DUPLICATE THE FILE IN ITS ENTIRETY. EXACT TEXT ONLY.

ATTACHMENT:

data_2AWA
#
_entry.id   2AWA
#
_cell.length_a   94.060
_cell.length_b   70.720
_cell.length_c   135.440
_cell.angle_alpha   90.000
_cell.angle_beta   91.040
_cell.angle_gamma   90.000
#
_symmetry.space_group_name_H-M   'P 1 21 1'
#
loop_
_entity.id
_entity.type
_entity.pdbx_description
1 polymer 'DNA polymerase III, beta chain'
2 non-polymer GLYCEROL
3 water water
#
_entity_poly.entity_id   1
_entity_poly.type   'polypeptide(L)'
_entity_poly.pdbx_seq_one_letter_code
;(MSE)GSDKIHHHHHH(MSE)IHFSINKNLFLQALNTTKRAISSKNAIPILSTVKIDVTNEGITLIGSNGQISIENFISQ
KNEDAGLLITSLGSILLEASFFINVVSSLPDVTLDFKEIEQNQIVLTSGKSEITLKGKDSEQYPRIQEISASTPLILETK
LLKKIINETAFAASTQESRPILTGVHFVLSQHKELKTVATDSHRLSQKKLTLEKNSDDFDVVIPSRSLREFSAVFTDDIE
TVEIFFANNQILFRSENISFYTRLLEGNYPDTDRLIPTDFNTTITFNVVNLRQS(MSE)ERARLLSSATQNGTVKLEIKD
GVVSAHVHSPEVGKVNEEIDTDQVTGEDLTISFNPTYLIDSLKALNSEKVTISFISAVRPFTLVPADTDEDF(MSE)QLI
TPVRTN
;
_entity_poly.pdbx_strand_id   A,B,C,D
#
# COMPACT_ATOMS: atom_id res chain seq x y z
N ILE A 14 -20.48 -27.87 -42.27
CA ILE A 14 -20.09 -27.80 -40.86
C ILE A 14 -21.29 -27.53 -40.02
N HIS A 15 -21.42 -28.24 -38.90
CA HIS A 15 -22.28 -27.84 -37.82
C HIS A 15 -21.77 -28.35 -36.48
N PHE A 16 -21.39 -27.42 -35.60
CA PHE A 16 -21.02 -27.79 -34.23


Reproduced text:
data_2AWA
#
_entry.id   2AWA
#
_cell.length_a   94.060
_cell.length_b   70.720
_cell.length_c   135.440
_cell.angle_alpha   90.000
_cell.angle_beta   91.040
_cell.angle_gamma   90.000
#
_symmetry.space_group_name_H-M   'P 1 21 1'
#
loop_
_entity.id
_entity.type
_entity.pdbx_description
1 polymer 'DNA polymerase III, beta chain'
2 non-polymer GLYCEROL
3 water water
#
_entity_poly.entity_id   1
_entity_poly.type   'polypeptide(L)'
_entity_poly.pdbx_seq_one_letter_code
;(MSE)GSDKIHHHHHH(MSE)IHFSINKNLFLQALNTTKRAISSKNAIPILSTVKIDVTNEGITLIGSNGQISIENFISQ
KNEDAGLLITSLGSILLEASFFINVVSSLPDVTLDFKEIEQNQIVLTSGKSEITLKGKDSEQYPRIQEISASTPLILETK
LLKKIINETAFAASTQESRPILTGVHFVLSQHKELKTVATDSHRLSQKKLTLEKNSDDFDVVIPSRSLREFSAVFTDDIE
TVEIFFANNQILFRSENISFYTRLLEGNYPDTDRLIPTDFNTTITFNVVNLRQS(MSE)ERARLLSSATQNGTVKLEIKD
GVVSAHVHSPEVGKVNEEIDTDQVTGEDLTISFNPTYLIDSLKALNSEKVTISFISAVRPFTLVPADTDEDF(MSE)QLI
TPVRTN
;
_entity_poly.pdbx_strand_id   A,B,C,D
#
# COMPACT_ATOMS: atom_id res chain seq x y z
N ILE A 14 -20.48 -27.87 -42.27
CA ILE A 14 -20.09 -27.80 -40.86
C ILE A 14 -21.29 -27.53 -40.02
N HIS A 15 -21.42 -28.24 -38.90
CA HIS A 15 -22.28 -27.84 -37.82
C HIS A 15 -21.77 -28.35 -36.48
N PHE A 16 -21.39 -27.42 -35.60
CA PHE A 16 -21.02 -27.79 -34.23